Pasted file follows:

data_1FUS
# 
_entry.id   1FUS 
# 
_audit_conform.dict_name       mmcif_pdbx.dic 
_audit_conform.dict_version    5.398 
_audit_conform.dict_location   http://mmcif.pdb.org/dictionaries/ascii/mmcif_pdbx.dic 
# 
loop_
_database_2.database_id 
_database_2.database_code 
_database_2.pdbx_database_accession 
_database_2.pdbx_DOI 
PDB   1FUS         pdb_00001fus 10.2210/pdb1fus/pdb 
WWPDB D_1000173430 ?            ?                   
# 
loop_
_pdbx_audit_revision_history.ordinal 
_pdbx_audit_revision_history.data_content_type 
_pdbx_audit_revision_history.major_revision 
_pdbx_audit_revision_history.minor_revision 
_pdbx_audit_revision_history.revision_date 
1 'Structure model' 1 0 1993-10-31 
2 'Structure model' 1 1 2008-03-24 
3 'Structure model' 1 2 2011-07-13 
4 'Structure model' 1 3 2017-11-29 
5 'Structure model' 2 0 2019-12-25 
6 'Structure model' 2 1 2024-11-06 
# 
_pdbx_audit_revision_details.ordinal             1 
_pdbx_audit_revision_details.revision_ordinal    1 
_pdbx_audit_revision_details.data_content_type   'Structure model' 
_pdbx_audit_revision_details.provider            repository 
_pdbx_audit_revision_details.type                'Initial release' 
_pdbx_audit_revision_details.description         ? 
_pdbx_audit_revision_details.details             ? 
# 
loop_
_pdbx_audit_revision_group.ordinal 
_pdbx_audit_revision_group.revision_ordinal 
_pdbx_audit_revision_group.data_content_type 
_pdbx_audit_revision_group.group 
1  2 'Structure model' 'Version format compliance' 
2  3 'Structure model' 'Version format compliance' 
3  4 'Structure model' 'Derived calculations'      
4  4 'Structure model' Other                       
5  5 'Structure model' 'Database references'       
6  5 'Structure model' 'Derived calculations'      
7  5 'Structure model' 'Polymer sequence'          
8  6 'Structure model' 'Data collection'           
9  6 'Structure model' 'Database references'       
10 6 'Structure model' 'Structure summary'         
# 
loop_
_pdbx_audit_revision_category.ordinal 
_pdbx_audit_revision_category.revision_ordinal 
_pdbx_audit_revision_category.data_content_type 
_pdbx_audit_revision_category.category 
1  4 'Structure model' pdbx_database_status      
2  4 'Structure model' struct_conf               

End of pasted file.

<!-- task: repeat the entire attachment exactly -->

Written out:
data_1FUS
# 
_entry.id   1FUS 
# 
_audit_conform.dict_name       mmcif_pdbx.dic 
_audit_conform.dict_version    5.398 
_audit_conform.dict_location   http://mmcif.pdb.org/dictionaries/ascii/mmcif_pdbx.dic 
# 
loop_
_database_2.database_id 
_database_2.database_code 
_database_2.pdbx_database_accession 
_database_2.pdbx_DOI 
PDB   1FUS         pdb_00001fus 10.2210/pdb1fus/pdb 
WWPDB D_1000173430 ?            ?                   
# 
loop_
_pdbx_audit_revision_history.ordinal 
_pdbx_audit_revision_history.data_content_type 
_pdbx_audit_revision_history.major_revision 
_pdbx_audit_revision_history.minor_revision 
_pdbx_audit_revision_history.revision_date 
1 'Structure model' 1 0 1993-10-31 
2 'Structure model' 1 1 2008-03-24 
3 'Structure model' 1 2 2011-07-13 
4 'Structure model' 1 3 2017-11-29 
5 'Structure model' 2 0 2019-12-25 
6 'Structure model' 2 1 2024-11-06 
# 
_pdbx_audit_revision_details.ordinal             1 
_pdbx_audit_revision_details.revision_ordinal    1 
_pdbx_audit_revision_details.data_content_type   'Structure model' 
_pdbx_audit_revision_details.provider            repository 
_pdbx_audit_revision_details.type                'Initial release' 
_pdbx_audit_revision_details.description         ? 
_pdbx_audit_revision_details.details             ? 
# 
loop_
_pdbx_audit_revision_group.ordinal 
_pdbx_audit_revision_group.revision_ordinal 
_pdbx_audit_revision_group.data_content_type 
_pdbx_audit_revision_group.group 
1  2 'Structure model' 'Version format compliance' 
2  3 'Structure model' 'Version format compliance' 
3  4 'Structure model' 'Derived calculations'      
4  4 'Structure model' Other                       
5  5 'Structure model' 'Database references'       
6  5 'Structure model' 'Derived calculations'      
7  5 'Structure model' 'Polymer sequence'          
8  6 'Structure model' 'Data collection'           
9  6 'Structure model' 'Database references'       
10 6 'Structure model' 'Structure summary'         
# 
loop_
_pdbx_audit_revision_category.ordinal 
_pdbx_audit_revision_category.revision_ordinal 
_pdbx_audit_revision_category.data_content_type 
_pdbx_audit_revision_category.category 
1  4 'Structure model' pdbx_database_status      
2  4 'Structure model' struct_conf               